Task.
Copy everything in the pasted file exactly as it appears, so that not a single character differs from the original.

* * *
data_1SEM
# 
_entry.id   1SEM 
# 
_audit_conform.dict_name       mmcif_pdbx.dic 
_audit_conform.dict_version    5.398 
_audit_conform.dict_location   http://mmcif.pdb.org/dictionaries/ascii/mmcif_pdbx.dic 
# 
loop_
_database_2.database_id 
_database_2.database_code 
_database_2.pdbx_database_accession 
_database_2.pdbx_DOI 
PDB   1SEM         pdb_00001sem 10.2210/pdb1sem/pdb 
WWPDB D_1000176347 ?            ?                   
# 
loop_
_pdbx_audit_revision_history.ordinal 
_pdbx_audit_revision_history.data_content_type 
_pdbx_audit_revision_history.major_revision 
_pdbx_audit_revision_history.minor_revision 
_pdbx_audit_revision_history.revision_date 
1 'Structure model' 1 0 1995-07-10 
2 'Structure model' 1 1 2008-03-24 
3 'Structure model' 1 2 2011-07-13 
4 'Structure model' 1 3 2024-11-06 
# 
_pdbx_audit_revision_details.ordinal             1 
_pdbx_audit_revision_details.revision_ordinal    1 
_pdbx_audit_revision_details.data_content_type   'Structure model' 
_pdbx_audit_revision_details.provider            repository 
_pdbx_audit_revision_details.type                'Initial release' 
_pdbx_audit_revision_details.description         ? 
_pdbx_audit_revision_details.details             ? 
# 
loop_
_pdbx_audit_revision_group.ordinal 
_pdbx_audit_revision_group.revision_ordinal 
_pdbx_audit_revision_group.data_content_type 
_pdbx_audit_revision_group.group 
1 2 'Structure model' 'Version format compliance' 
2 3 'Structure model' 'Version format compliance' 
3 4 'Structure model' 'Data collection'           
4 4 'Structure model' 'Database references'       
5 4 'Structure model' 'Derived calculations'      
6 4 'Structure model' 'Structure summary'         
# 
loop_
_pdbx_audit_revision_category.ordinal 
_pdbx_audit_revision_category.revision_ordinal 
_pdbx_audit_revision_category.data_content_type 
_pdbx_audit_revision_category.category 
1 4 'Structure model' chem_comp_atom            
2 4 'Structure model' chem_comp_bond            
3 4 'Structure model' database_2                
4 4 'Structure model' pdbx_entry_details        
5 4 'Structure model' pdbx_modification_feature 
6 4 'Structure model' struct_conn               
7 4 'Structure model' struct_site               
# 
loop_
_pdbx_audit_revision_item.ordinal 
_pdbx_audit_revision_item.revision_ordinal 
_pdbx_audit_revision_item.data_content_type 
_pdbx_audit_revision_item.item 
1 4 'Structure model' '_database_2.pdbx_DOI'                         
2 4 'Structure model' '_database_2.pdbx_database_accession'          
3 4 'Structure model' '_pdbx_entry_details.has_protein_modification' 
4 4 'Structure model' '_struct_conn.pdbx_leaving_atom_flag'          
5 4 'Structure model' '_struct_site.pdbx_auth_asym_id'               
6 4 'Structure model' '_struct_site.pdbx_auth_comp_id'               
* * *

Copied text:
data_1SEM
# 
_entry.id   1SEM 
# 
_audit_conform.dict_name       mmcif_pdbx.dic 
_audit_conform.dict_version    5.398 
_audit_conform.dict_location   http://mmcif.pdb.org/dictionaries/ascii/mmcif_pdbx.dic 
# 
loop_
_database_2.database_id 
_database_2.database_code 
_database_2.pdbx_database_accession 
_database_2.pdbx_DOI 
PDB   1SEM         pdb_00001sem 10.2210/pdb1sem/pdb 
WWPDB D_1000176347 ?            ?                   
# 
loop_
_pdbx_audit_revision_history.ordinal 
_pdbx_audit_revision_history.data_content_type 
_pdbx_audit_revision_history.major_revision 
_pdbx_audit_revision_history.minor_revision 
_pdbx_audit_revision_history.revision_date 
1 'Structure model' 1 0 1995-07-10 
2 'Structure model' 1 1 2008-03-24 
3 'Structure model' 1 2 2011-07-13 
4 'Structure model' 1 3 2024-11-06 
# 
_pdbx_audit_revision_details.ordinal             1 
_pdbx_audit_revision_details.revision_ordinal    1 
_pdbx_audit_revision_details.data_content_type   'Structure model' 
_pdbx_audit_revision_details.provider            repository 
_pdbx_audit_revision_details.type                'Initial release' 
_pdbx_audit_revision_details.description         ? 
_pdbx_audit_revision_details.details             ? 
# 
loop_
_pdbx_audit_revision_group.ordinal 
_pdbx_audit_revision_group.revision_ordinal 
_pdbx_audit_revision_group.data_content_type 
_pdbx_audit_revision_group.group 
1 2 'Structure model' 'Version format compliance' 
2 3 'Structure model' 'Version format compliance' 
3 4 'Structure model' 'Data collection'           
4 4 'Structure model' 'Database references'       
5 4 'Structure model' 'Derived calculations'      
6 4 'Structure model' 'Structure summary'         
# 
loop_
_pdbx_audit_revision_category.ordinal 
_pdbx_audit_revision_category.revision_ordinal 
_pdbx_audit_revision_category.data_content_type 
_pdbx_audit_revision_category.category 
1 4 'Structure model' chem_comp_atom            
2 4 'Structure model' chem_comp_bond            
3 4 'Structure model' database_2                
4 4 'Structure model' pdbx_entry_details        
5 4 'Structure model' pdbx_modification_feature 
6 4 'Structure model' struct_conn               
7 4 'Structure model' struct_site               
# 
loop_
_pdbx_audit_revision_item.ordinal 
_pdbx_audit_revision_item.revision_ordinal 
_pdbx_audit_revision_item.data_content_type 
_pdbx_audit_revision_item.item 
1 4 'Structure model' '_database_2.pdbx_DOI'                         
2 4 'Structure model' '_database_2.pdbx_database_accession'          
3 4 'Structure model' '_pdbx_entry_details.has_protein_modification' 
4 4 'Structure model' '_struct_conn.pdbx_leaving_atom_flag'          
5 4 'Structure model' '_struct_site.pdbx_auth_asym_id'               
6 4 'Structure model' '_struct_site.pdbx_auth_comp_id'               